Pontifications: The reshaped commercial aviation sector

By Scott Hamilton

July 12, 2021, © Leeham News: With Washington State and the US open for business following nearly 18 months of COVID-pandemic shut-down, there is a lot of optimism in commercial aviation.

In the US, airline passenger traffic headcounts are matching or exceeding pre-pandemic TSA screening numbers. Airlines are placing orders with Airbus, Boeing and even Embraer in slowly increasing frequency.

The supply chain to these three OEMs looks forward to a return to previous production rates.

It’s great to see and even feel this optimism. But the recovery will nevertheless be a slow if steady incline.

Returning production rates
Airbus

Airbus and its supply chain will recover quicker than Boeing and its suppliers. It’s not that market forces are different between the two. Boeing’s challenges are unique to Boeing.

Airbus hopes to return to the pre-pandemic production rate of 60/mo for the A320 family in about a year. Officials are studying increasing rates up to as many as 75/mo by 2025. One can’t help but wonder whether there is some market-share grabbing going on at Boeing’s expense. Is there truly enough demand among current A320 operators to support a higher production rate? Or is this more, or as much, a matter of taking advantage of Boeing’s weakness with the 737 MAX?

I don’t have enough information to answer these questions. But if I were Airbus looking at the realities of the MAX recovery, the weakness in the family and in Boeing’s overall product line, I’d be considering everything to boost production, too. There is a risk involved, but this will be discussed in a future article.

Airbus was in the early days of ramping up production for the A220 when the pandemic pause hit. Resuming these plans is a given. Officials announced plans to eventually take the production rate to 14/mo.

Production rates for the A330neo and A350 are a mere 2 and 5/mo, respectively. With international travel still anemic, and recovery forecast around 2025, the supply chain will have to wait for this return to normal. Or, maybe lower rates become the new normal. This will take a few years to play out.

Boeing

Assessing the recovery of production rates at Boeing and its suppliers is a matter of stating the obvious: this will be a long, slow process.

Boeing still has a sizable inventory of MAXes to deliver, suppressing production rates. Spirit Aerosystems, the maker of the 737 fuselages, also has a large inventory to deliver to Boeing. While clearing this inventory, which will take about two years, supports Boeing’s production rate, its existence suppresses Spirit’s own rate—and with it, the supply chain.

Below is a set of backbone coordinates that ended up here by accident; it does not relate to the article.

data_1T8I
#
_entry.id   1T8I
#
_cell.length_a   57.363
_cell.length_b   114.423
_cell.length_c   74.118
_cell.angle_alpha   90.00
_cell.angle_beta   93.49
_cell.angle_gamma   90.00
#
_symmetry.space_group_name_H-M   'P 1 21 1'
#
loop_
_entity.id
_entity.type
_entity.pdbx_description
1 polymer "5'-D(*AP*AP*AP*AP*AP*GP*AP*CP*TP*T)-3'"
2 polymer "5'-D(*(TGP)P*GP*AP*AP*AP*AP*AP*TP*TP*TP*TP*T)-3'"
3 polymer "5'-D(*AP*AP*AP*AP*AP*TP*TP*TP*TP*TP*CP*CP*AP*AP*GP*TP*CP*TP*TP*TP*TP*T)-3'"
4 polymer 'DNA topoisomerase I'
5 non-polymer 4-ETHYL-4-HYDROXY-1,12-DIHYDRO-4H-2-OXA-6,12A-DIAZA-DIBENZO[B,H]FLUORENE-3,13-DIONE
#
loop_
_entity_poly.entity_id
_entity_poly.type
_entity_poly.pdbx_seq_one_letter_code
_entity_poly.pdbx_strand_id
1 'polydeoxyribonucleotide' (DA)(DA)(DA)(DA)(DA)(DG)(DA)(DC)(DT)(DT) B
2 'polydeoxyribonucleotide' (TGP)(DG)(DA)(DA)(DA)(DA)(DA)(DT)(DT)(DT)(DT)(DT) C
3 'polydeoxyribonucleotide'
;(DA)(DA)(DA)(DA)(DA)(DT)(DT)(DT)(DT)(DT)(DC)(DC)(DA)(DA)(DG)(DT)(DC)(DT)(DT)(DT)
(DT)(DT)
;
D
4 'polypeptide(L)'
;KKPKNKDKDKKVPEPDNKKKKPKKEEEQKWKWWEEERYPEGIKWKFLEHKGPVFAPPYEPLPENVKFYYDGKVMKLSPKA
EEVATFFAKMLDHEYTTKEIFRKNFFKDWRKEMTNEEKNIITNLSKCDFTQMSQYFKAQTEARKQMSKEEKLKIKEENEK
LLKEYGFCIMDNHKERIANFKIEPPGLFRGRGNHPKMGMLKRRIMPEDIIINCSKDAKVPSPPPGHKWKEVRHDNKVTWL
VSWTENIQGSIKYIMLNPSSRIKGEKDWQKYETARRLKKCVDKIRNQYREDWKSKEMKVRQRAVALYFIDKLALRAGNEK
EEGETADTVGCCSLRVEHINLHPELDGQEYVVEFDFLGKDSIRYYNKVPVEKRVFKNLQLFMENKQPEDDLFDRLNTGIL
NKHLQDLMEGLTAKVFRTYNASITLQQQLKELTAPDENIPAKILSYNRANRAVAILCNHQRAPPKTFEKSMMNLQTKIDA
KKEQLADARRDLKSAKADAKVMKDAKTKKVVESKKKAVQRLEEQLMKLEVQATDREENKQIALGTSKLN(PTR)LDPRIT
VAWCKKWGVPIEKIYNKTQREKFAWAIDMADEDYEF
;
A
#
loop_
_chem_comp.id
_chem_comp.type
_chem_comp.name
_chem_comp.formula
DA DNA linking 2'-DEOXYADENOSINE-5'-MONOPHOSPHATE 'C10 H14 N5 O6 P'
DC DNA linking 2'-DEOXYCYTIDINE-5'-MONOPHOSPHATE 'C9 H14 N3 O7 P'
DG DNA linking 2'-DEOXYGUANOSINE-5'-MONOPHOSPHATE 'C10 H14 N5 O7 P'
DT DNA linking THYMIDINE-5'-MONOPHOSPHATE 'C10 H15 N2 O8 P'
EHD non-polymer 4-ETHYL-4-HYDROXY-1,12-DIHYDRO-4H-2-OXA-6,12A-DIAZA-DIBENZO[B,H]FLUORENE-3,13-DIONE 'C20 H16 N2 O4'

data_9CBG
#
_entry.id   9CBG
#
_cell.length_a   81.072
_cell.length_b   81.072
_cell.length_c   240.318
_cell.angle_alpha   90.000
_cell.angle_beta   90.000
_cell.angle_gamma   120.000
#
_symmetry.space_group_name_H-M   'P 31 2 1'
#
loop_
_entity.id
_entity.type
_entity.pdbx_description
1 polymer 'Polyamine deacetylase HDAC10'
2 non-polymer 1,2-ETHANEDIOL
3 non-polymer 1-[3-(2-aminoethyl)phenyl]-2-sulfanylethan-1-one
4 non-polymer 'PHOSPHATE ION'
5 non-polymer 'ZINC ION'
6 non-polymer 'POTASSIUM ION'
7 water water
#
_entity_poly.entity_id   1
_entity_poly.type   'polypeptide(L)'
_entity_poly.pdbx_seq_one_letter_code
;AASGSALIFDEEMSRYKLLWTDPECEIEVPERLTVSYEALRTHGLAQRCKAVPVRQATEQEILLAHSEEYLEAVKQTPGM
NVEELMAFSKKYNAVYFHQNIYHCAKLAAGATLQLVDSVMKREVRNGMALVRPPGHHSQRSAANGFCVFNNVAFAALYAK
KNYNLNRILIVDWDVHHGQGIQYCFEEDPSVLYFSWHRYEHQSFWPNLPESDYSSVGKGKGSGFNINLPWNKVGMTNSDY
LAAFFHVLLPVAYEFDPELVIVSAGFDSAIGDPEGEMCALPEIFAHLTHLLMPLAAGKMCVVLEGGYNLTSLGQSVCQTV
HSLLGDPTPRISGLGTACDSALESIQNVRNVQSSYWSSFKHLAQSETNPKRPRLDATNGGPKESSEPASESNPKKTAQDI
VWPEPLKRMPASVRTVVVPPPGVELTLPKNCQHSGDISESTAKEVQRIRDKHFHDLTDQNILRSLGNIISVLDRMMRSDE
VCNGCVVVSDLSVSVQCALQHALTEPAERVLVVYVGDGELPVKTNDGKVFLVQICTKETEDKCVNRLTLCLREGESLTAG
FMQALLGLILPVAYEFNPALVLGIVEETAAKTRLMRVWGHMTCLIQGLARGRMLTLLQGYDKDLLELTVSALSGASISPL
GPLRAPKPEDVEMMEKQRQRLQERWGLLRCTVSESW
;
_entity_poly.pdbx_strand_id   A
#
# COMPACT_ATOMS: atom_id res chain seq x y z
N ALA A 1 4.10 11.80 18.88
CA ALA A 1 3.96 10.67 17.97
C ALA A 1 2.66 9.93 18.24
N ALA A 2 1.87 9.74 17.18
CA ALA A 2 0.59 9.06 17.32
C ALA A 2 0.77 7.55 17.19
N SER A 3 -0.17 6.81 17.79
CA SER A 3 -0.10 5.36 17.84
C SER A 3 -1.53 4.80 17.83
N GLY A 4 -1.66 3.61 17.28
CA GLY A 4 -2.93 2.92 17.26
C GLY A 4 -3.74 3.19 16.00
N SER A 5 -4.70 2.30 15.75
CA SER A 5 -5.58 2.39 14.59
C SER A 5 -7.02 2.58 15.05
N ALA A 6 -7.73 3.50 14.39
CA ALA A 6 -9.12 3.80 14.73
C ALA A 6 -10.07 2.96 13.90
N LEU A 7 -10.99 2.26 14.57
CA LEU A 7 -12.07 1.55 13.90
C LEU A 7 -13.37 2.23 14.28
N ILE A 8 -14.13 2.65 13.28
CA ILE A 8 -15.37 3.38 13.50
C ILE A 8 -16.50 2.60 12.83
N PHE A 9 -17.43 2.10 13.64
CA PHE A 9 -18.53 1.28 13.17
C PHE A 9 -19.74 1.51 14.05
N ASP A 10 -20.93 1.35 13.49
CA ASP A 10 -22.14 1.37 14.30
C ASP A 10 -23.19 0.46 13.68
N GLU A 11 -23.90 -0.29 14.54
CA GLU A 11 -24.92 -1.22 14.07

Boeing wants to achieve a MAX production rate of 31/mo next year. Any more than this depends in part on when China recertifies the MAX. LNA wrote July 7 that China needs Boeing as much as Boeing needs China. After holding MAX recertification hostage for political reasons, it now appears there is some movement toward returning the plane to the skies in China.

But Boeing’s ability to match Airbus’ A320 production rate will lag, giving Airbus an advantage. Also, the weakness of the MAX 9 and MAX 10 vs the A321LR/XLR gives Airbus an advantage.

Furthermore, Boeing’s continuing indecision about a new middle of the market aircraft gives Airbus more and more time to sell the XLR into this sector, reducing the demand for whatever Boeing offers.

As for the production of the 777X: certification now won’t come until 2023 at the earliest. LNA believes the market has moved to downsizing and fragmentation that reduces long-term demand for the X. Softness in the current order skyline also is an overhang. All this casts doubt on the 777X program and with it, the supply chain feeding it.

As for the 787, LNA believes this program is already on the downward side of the bell curve. We don’t believe production rates ever will recover to the 14/mo peak.

Embraer

The picture for Embraer is not bleak, but it is not robust, either.

Sales of the E2 have been disappointing. First, the proposed joint venture with Boeing stalled orders as customers waited for the outcome. By the time Boeing withdrew from the deal, the COVID-pandemic set in.

Development of the E175 E2 relied upon the US regional airline industry and relaxation of the labor Scope Clause that limited the airplane’s weight. The E175 E2 exceeds the Scope limit—and unions refused to relax the restriction. Sales of the aging E175 E1 continue. This model remains the cash cow.